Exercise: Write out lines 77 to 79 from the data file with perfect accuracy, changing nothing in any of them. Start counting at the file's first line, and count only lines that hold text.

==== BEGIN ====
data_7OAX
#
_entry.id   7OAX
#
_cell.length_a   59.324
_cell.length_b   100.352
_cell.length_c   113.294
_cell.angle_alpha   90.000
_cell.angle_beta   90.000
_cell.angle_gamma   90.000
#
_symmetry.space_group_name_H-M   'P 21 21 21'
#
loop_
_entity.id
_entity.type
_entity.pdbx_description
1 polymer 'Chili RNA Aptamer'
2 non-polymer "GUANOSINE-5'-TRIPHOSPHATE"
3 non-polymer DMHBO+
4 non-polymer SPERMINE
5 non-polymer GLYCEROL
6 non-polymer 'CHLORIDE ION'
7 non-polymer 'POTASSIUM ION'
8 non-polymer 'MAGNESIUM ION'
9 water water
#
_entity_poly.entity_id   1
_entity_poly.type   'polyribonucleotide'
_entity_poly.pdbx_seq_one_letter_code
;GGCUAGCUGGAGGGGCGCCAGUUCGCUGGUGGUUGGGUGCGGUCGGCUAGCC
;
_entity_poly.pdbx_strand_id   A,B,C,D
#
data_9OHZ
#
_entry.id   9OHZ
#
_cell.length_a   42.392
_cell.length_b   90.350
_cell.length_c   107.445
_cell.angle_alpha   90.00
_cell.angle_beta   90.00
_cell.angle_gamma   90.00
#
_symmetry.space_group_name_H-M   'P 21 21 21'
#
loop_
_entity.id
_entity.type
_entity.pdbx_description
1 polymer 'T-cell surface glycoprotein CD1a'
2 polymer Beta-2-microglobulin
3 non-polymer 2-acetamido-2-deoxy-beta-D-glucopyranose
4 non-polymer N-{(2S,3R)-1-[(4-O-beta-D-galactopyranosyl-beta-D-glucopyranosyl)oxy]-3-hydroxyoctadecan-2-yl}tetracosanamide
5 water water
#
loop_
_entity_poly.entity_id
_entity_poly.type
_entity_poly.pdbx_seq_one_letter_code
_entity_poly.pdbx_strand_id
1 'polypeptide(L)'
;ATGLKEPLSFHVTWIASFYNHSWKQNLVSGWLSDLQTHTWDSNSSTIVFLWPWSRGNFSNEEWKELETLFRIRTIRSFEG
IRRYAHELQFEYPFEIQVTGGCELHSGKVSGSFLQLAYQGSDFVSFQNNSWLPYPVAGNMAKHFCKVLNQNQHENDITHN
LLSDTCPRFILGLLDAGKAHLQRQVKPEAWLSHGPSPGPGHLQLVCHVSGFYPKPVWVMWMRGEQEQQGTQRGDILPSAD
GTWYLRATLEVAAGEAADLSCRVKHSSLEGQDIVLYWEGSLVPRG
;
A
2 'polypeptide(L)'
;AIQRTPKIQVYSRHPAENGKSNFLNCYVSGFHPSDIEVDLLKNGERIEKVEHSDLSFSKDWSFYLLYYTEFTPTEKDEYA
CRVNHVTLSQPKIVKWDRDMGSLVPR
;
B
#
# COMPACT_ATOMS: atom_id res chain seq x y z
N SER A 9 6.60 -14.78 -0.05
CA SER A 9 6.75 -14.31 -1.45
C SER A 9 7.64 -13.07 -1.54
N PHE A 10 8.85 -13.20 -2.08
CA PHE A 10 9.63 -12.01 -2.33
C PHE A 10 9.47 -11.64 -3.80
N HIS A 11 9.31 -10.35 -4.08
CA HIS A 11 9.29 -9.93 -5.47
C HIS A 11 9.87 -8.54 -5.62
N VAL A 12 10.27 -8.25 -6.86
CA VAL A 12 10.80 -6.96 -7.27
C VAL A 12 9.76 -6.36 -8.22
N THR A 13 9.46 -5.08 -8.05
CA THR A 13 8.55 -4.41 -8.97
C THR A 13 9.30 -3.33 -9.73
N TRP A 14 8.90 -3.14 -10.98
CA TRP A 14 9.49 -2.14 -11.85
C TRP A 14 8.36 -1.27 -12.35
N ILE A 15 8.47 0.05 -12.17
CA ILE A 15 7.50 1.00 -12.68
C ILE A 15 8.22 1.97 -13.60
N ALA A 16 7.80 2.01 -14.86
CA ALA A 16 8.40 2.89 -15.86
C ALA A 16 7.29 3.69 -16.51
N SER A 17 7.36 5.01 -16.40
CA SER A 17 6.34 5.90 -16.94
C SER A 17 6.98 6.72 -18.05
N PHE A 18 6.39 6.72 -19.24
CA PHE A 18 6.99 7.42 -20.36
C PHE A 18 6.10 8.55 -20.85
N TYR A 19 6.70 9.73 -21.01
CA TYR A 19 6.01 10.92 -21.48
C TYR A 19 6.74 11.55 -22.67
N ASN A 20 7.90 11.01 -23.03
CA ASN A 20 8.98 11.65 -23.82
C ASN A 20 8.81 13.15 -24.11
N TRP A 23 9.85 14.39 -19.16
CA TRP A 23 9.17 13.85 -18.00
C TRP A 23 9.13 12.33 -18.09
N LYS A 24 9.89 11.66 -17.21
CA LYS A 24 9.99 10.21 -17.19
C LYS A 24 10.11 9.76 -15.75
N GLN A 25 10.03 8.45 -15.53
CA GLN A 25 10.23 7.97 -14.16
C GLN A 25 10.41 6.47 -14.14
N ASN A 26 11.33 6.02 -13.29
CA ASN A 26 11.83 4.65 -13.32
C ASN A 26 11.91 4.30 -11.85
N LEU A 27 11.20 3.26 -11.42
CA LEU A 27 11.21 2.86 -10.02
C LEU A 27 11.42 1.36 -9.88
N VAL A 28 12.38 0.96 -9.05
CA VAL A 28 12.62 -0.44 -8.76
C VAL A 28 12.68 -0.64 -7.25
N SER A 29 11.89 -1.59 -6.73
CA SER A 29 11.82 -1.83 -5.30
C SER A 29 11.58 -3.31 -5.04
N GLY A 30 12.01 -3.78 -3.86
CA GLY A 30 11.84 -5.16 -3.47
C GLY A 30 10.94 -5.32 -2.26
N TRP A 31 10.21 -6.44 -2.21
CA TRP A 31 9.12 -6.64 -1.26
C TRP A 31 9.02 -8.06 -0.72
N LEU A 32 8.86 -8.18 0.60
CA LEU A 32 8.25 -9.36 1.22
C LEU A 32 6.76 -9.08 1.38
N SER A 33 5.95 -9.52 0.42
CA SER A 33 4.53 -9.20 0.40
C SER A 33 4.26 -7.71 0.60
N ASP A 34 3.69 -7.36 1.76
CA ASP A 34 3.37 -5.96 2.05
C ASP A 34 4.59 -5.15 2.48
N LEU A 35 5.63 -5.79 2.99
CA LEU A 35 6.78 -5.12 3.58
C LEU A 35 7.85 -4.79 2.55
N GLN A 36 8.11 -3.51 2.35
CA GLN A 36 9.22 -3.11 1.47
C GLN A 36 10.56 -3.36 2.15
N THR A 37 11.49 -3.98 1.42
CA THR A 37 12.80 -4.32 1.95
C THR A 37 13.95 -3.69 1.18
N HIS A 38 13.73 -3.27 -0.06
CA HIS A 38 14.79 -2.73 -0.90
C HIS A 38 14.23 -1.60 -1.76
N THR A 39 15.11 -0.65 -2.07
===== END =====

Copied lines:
N SER A 9 6.60 -14.78 -0.05
CA SER A 9 6.75 -14.31 -1.45
C SER A 9 7.64 -13.07 -1.54